Guest blogger Richard Beach discovers a North London institution
I went to Oslo Court for the first time last night. What follows is a somewhat individual review of this strangest of restaurants – I can only report on how the experience was for me. Believe me, the food was great. But there’s a few more things to say too.
As most of you probably know, it’s in a block of flats in St John’s Wood. You turn right at the reception desk, and enter a long corridor full of middle-aged and elderly Jews who are greeting, kissing, complaining and handing over their coats to be hung up. It’s almost exactly like arriving at a Shiva house except that none of the men are awkwardly putting on a kippah from the last wedding or barmitzvah that they attended.
Then to the bar – and you see the room for the first time. It’s your Nana’s flat. Or your Great-Aunt’s. And it’s 1974. EVERYTHING is 1974. This theme will continue to run through the whole evening. The barman has a quantum rather than linear approach to serving drinks – when you get served, and whether or not he’s heard you correctly, is very much subject to the Uncertainty Principle. Still, there’s alcohol – if not very much space in which to drink it.
We are shown to our table – pink tablecloth, pink napkins, wafer-thin toast in the middle and knobs of butter in fluted curls. It’s still 1974 and the ‘Nana’s flat’ vibe is stronger than ever. The waiting staff can’t possibly be friendlier – in fact it becomes clear throughout the evening that their sole mission is to fill you with as much food and drink as possible. Just like your Nana really, except (and I stress here that I have no evidence to back this up) I couldn’t let go of a sneaking suspicion that we were subject to an attempt to fatten us up for some satanic ritual. Maybe that’s just me.
The menus are large and weighty, but almost completely irrelevant thanks to the long list of specials which our waiter regales us with, to a great deal of “ooh”-ing and “aah”-ing from my fellow diners. “I’ll have that!” is heard a number of times. It’s a short wait – very short in fact (should I have been worried? Is Satan impatient for our fattened flesh?) and the food is here. Lots of it. BIG portions. I ordered soup, and had it served at the table from a tureen. That’s posh.
And the food is very, very good. Excellent, in fact.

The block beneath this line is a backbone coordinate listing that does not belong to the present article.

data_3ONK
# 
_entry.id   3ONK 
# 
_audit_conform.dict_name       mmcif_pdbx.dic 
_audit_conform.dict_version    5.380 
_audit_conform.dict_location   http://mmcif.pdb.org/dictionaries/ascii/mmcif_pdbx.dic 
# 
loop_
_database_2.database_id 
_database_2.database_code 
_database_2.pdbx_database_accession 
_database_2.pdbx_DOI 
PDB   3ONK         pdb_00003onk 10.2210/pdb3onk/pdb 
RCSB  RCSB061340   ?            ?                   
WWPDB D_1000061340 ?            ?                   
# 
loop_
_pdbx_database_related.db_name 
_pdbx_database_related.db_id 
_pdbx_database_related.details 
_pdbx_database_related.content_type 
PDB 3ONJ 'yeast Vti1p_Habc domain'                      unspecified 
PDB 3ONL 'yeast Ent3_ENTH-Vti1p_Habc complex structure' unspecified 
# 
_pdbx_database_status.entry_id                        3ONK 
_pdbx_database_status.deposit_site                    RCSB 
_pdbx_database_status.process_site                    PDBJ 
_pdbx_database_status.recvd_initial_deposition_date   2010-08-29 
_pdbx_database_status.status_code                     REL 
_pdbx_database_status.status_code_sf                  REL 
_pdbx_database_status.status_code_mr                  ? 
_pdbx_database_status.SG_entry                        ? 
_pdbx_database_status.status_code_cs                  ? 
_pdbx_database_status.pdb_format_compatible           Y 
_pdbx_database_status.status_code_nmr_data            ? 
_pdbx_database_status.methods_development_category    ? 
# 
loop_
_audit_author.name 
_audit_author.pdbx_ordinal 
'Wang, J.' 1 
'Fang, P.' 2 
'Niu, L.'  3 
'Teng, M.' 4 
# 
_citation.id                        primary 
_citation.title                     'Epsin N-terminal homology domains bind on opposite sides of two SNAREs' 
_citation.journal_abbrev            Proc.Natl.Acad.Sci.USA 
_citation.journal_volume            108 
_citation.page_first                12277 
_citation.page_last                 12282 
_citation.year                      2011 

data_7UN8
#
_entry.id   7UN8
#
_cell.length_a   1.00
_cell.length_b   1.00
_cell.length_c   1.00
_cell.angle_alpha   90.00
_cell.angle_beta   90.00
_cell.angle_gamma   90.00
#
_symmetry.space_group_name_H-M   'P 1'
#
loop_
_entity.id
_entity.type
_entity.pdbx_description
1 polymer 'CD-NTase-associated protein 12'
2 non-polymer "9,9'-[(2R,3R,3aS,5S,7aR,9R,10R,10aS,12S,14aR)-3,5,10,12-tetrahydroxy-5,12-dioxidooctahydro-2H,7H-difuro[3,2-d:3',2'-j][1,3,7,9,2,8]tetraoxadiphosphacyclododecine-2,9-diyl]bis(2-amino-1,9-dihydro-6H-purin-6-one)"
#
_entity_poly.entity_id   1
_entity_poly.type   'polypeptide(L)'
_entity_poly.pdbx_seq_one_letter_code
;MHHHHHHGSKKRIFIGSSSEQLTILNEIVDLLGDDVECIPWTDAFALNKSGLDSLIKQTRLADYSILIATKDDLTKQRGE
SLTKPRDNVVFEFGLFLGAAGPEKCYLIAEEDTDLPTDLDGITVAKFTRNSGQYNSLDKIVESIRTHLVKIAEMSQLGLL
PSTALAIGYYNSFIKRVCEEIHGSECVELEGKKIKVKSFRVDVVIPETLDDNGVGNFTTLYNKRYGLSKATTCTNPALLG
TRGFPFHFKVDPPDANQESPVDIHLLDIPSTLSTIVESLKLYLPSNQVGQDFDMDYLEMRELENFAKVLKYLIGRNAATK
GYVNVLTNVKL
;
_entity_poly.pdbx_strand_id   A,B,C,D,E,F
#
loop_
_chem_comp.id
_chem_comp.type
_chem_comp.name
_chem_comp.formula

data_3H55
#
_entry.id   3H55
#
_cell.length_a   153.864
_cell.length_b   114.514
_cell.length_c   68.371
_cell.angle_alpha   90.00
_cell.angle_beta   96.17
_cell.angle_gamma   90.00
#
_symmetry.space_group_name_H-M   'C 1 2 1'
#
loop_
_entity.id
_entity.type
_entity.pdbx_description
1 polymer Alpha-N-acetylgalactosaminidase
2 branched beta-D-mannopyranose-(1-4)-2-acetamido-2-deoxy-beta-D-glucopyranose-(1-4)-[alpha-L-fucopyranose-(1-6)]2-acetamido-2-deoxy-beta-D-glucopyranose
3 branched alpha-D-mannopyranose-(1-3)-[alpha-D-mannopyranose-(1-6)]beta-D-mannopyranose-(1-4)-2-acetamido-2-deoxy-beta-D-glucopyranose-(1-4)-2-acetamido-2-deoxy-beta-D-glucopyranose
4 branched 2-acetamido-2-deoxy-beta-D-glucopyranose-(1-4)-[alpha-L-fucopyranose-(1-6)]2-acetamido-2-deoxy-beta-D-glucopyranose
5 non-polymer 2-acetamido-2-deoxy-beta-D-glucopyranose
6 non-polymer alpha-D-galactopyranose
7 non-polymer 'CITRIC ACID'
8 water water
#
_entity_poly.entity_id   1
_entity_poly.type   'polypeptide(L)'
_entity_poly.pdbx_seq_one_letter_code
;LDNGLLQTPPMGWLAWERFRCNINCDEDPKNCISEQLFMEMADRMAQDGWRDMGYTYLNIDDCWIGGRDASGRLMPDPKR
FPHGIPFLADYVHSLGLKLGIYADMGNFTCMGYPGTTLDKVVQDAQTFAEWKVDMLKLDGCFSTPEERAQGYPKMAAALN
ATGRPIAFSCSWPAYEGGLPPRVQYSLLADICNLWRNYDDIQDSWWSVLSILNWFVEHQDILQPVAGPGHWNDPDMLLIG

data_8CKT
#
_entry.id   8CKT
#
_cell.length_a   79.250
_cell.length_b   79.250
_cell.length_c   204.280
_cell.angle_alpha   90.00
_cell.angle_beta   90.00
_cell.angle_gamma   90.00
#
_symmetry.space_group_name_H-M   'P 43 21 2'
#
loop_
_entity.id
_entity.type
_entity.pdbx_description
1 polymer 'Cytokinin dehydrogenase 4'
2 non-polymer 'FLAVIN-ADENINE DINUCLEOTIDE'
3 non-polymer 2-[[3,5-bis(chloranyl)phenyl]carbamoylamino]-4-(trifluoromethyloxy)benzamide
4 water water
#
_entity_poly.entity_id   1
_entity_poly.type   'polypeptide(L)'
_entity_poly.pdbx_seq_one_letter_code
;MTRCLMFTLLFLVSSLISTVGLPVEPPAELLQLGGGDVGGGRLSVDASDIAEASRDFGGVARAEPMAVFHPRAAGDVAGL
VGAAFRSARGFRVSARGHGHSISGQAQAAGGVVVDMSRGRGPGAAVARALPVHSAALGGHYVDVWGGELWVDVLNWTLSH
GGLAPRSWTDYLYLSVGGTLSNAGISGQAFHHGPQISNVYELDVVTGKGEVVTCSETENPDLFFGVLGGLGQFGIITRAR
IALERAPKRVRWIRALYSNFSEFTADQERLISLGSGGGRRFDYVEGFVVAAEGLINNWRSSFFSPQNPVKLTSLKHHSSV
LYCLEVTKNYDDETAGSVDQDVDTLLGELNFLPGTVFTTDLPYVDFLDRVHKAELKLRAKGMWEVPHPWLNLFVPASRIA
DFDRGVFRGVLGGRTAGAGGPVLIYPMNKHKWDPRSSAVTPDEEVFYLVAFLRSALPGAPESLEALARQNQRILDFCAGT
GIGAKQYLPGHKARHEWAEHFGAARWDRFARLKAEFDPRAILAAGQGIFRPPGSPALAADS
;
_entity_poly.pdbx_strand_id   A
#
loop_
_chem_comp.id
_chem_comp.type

But – but – I’m having traumatic flashbacks. I didn’t always enjoy dinners at my elderly relative’s houses (may their memory be a blessing, oleihem hashalom etc) and this is all getting rather too familiar. The fading pastel floral crockery, the baroque cutlery, the foreskin-shaped salt and pepper shakers. Not to mention the oversized portions and the diners at virtually every table. Many of them look almost exactly like some of my elderly relatives, which is worrisome in a few instances where the relatives in question died around 20 years ago. There are moments where I start to feel like a Vietnam War veteran walking through the rainforest bubble in the Eden Project; it’s very nice, but too many triggers are setting off traumatic flashbacks.
Starters are cleared away, and another bottle of wine arrives. Did we order another bottle? No-one’s sure. But no-one really cares. The label says ‘Coq’ – with hilarious consequences, naturally; even the humour around the table is firmly lodged in the 1970s by now. It’s ‘Carry On Up Oslo Court’, and the waiting staff are happy to play up to it. Here come the main courses – again, really excellent food, but watch out as the task of feeding us up to the max is one that the staff are still taking very seriously. You have to be quick while they’re serving vegetables, chips, latkes, mash and the rest if there’s anything you don’t want on your plate.
We’re now getting very full, but the mountains of food need to be tackled and the wine certainly helps to keep away thoughts of how we might feel later on, or the next morning. Main course plates are left in front of us for quite a while – just to make sure we don’t leave anything that we might fancy after a couple more minutes – and we head towards the climax of the meal. For here comes Neil, with a memorable performance piece which happens to double as the dessert menu. We gasp as he simultaneously tortures and teases us with talk of crème brulee, profiteroles, strudel and pavlova; torturing our overfull stomachs which dread the prospect of more to cope with, but teasing our ears and synapses with the enthusiasm he has for these sweet, sweet delights. All the stops are pulled out as he flirts, cajoles and entreats. I was determined to have just a coffee, but I succumb and go for berries with cream. My choice brings a slightly disappointed pout from Neil for a nanosecond, but then the smile his back and off he skips to the kitchen to fatten us all up further.
The berries are juicy, the cream is sweet and the crockery has just got to have been left to the restaurant by my Great-Aunt Sadie as I’m sure I’ve seen it before. Now it’s coffee, served piping hot and with pure white granulated sugar in a pot on the side. There’s no brown sugar – I don’t think it’s been invented yet. The staff’s final offer to us – the Last Temptation of Kitsch, if you like – is for liqueurs. “Lick yours? OoooOOOOooh!” We really are in a Frankie Howerd routine from Edward Heath’s premiership here. Out come the crystal goblets of Amaretto and Tia Maria, and somewhere a wedding list from 1968 is missing a few glasses.
It’s midnight when we finally say a slow goodbye to the staff – by now, our best friends for life – after paying a mildly eye-popping bill (a set price, but drinks as well – oh dear). Out into the dark of residential NW8 we stagger, gasping for air and vowing that we won’t need to eat again for a week. An evening of mixed emotions then – nostalgia, laughter, luxury, gluttony, terror and anxiety in roughly equal measure.
We’ll be back.